Genotyping methods recently were developed based on the molecular characterization of HNA-332,33  that could allow for screening of donors at risk of developing HNA-3a antibodies (eg, previously pregnant women). Reil et al recently developed such a method using polymerase chain reaction sequence-specific primers to genotype HNA-3a and HNA-3b of 398 blood donors. They concurrently phenotyped 40 individuals by granulocyte agglutination test, GIFT, and lymphocyte immunofluorescence test and found the results concordant with the genotypes obtained by their polymerase chain reaction sequence-specific primers method.7  Genotyping methods now exist for HNA-1, HNA-3, HNA-4, and HNA-5, although a method is still unavailable for HNA-2a as it represents a defect in transcription of the HNA-2 gene.

Population studies demonstrate variation in the frequencies of the genes encoding the HNA alleles 3a and 3b. The study by Reil et al found 22 out of 398 (5.5%) donors in Germany homozygous for the HNA-3b allele and thus at risk for alloimmunization to HNA-3a.7  Other studies similarly show ∼5% to 6% of both the European and American white population homozygous for HNA-3b.14,32  In contrast, 16% of the Han Chinese population is homozygous for HNA-3b, and no African Americans were HNA-3b homozygous.32  These findings suggest a potential value in stratifying donors for screening based on race/ethnicity.

Antibody detection

Current testing for HNA-3a antibodies includes the granulocyte agglutination test and GIFT, as recommended by the ISBT Working Party on Granulocyte Immunobiology.34  These classical methods, however, are cumbersome because they require fresh granulocytes that must be prepared daily and used immediately. Consequently, screening for HNA-3a antibodies is not commonly performed. A recent national survey demonstrated that none of 47 participating US blood centers were screening for anti-HNA-3a.35  Although a combined Luminex test is available that detects HLA class I and class II and HNA-1a, HNA-1b, and HNA-1c antibodies (LABScreen MULTI, One Lambda Inc., Canoga Park, CA), it does not currently include HNA-3a antigens because until recently HNA-3 had not been molecularly defined.36 

The recent characterization of HNA-3a could potentially allow for the development of solid phase assays for future high-throughput donor screening tests, with recombinant antigens targeting the first extracellular loop of CTL2; however, such efforts have proved difficult. For example, cyclic and linear synthetic peptides corresponding to HNA-3a do not consistently bind HNA-3a antibodies.37  Berthold et al attempted to characterize HNA-3a antibody binding by developing an enzyme immunoassay to screen blood donors for HNA-3a antibodies using a library of synthetic peptides covering the first extracellular loop of CTL2.38  However, they found that at most 9 out of 21 plasma samples containing anti-HNA-3a recognized CTL2 peptides corresponding to segments of the first extracellular loop containing the R154 peptide.38  Other studies have found similarly that approximately half of HNA-3a antibodies from blood donors implicated in TRALI recognize such peptides.36,37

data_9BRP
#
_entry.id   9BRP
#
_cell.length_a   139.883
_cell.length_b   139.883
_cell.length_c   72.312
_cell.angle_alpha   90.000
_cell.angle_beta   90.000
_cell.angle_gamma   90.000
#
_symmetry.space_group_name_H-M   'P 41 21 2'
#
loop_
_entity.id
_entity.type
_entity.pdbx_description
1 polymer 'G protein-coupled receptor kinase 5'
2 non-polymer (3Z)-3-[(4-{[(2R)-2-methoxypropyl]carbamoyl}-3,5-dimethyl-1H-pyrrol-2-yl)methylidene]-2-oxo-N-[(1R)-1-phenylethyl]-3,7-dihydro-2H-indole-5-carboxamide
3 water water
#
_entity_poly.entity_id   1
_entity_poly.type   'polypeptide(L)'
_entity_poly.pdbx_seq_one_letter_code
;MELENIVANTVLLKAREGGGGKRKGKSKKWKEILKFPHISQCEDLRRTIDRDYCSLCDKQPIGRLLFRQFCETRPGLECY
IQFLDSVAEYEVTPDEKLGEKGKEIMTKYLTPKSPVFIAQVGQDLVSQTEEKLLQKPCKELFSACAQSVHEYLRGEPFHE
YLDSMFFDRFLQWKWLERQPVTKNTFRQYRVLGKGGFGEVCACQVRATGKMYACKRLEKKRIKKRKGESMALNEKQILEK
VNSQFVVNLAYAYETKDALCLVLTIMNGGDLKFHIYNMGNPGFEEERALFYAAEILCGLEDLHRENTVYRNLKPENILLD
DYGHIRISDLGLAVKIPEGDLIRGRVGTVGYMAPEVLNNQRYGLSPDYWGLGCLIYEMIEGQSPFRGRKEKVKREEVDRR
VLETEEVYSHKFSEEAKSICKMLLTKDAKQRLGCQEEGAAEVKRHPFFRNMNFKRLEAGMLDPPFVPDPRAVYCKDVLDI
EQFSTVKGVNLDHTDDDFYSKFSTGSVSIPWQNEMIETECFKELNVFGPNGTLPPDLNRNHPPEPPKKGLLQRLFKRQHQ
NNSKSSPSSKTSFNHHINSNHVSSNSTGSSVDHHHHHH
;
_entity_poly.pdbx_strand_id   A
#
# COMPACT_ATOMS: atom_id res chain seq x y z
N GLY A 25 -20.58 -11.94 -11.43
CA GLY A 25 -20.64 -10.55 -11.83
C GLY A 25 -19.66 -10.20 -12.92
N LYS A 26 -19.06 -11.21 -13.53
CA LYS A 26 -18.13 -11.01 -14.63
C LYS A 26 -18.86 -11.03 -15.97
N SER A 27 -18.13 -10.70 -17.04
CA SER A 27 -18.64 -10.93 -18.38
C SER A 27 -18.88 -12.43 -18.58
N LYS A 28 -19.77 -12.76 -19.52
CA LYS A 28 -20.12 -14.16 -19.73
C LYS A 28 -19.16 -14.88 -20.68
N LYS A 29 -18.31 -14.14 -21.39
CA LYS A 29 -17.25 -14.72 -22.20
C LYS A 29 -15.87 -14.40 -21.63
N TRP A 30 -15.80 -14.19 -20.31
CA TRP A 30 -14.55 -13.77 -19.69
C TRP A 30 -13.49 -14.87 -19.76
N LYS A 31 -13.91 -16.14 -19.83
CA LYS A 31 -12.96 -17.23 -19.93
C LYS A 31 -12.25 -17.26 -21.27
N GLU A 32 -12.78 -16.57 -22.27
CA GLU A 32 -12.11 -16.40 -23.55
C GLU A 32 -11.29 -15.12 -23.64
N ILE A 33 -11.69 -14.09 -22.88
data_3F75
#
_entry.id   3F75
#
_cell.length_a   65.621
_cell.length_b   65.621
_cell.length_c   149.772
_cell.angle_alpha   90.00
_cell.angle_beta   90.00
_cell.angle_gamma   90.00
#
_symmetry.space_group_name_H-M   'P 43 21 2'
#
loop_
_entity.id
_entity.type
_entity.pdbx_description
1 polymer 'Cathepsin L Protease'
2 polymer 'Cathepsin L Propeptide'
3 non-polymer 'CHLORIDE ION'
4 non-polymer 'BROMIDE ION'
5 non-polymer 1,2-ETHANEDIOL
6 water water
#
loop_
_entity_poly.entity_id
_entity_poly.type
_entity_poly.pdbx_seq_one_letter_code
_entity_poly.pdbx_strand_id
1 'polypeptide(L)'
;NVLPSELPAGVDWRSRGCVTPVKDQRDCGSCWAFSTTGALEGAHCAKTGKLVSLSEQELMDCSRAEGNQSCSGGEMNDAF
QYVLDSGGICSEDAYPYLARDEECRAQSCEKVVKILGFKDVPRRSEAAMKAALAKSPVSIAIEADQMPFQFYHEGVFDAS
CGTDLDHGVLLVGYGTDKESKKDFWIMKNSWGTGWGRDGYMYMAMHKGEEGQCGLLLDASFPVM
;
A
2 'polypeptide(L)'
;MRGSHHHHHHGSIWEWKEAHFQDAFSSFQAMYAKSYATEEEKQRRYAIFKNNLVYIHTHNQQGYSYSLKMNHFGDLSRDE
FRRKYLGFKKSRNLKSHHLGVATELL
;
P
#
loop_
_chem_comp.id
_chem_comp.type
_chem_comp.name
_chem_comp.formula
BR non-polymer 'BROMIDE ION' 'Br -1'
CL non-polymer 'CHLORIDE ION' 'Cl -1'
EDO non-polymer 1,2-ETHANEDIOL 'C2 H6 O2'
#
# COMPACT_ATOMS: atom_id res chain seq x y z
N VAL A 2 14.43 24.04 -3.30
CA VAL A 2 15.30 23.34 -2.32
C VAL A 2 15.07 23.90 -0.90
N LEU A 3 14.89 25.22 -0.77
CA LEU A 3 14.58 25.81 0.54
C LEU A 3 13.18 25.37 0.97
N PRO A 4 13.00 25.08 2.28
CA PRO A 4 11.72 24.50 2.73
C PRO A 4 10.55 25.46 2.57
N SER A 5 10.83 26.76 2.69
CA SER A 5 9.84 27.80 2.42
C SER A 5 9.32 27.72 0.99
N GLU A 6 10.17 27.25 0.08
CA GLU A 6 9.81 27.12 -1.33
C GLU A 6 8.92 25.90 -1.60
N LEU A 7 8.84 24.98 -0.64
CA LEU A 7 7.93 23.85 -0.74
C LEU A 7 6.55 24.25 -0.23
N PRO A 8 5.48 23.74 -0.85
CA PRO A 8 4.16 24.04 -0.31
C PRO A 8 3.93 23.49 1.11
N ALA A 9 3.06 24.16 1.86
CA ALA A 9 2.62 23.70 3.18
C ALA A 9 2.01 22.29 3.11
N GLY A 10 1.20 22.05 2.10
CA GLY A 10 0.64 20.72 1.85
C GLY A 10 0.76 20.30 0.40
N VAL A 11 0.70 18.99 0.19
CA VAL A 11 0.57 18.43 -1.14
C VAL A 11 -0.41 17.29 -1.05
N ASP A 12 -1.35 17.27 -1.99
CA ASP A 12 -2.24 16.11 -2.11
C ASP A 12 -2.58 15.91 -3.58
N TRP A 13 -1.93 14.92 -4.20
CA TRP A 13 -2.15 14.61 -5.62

Because of the inability of synthetic peptides to recognize all clinically relevant HNA-3a antibodies, efforts have been made to express the CTL2 protein in transfected HEK293 cells.36,39,40  Several studies found that the full-length CTL2 protein was recognized by all clinically relevant anti-HNA-3a sera as detected by flow cytometry.39  Despite the relative success of these studies, a cell-based assay is not ideal for large-scale screening of blood donors.

Future directions

In summary, recent advances in TRALI research focus on the role of HNA-3a antigens and antibodies. Typing of HNA-3a antigens allows for identification of donors at risk of developing HNA-3a antibodies, and progress in antibody detection will potentially lead to widespread screening of HNA-3a antibodies, both of which will enhance the safety of the blood supply. New understanding of the mechanism of HNA-3a antibodies through NET formation introduces the possibility of novel treatment options, such as intranasal DNase/pulmozyme, whereas PMN independent mechanisms pose remaining treatment challenges. Although important preventative measures have been proposed in the form of experimental filtration, work remains to determine if the concept will prove clinically relevant.

Authorship

Contribution: All authors contributed to the writing of this manuscript.

Conflict-of-interest disclosure: The authors declare no competing financial interests.

Correspondence: Beth Shaz, New York Blood Center, 310 East 67th St, New York, NY 10065; e-mail: bshaz@nybloodcenter.org.

References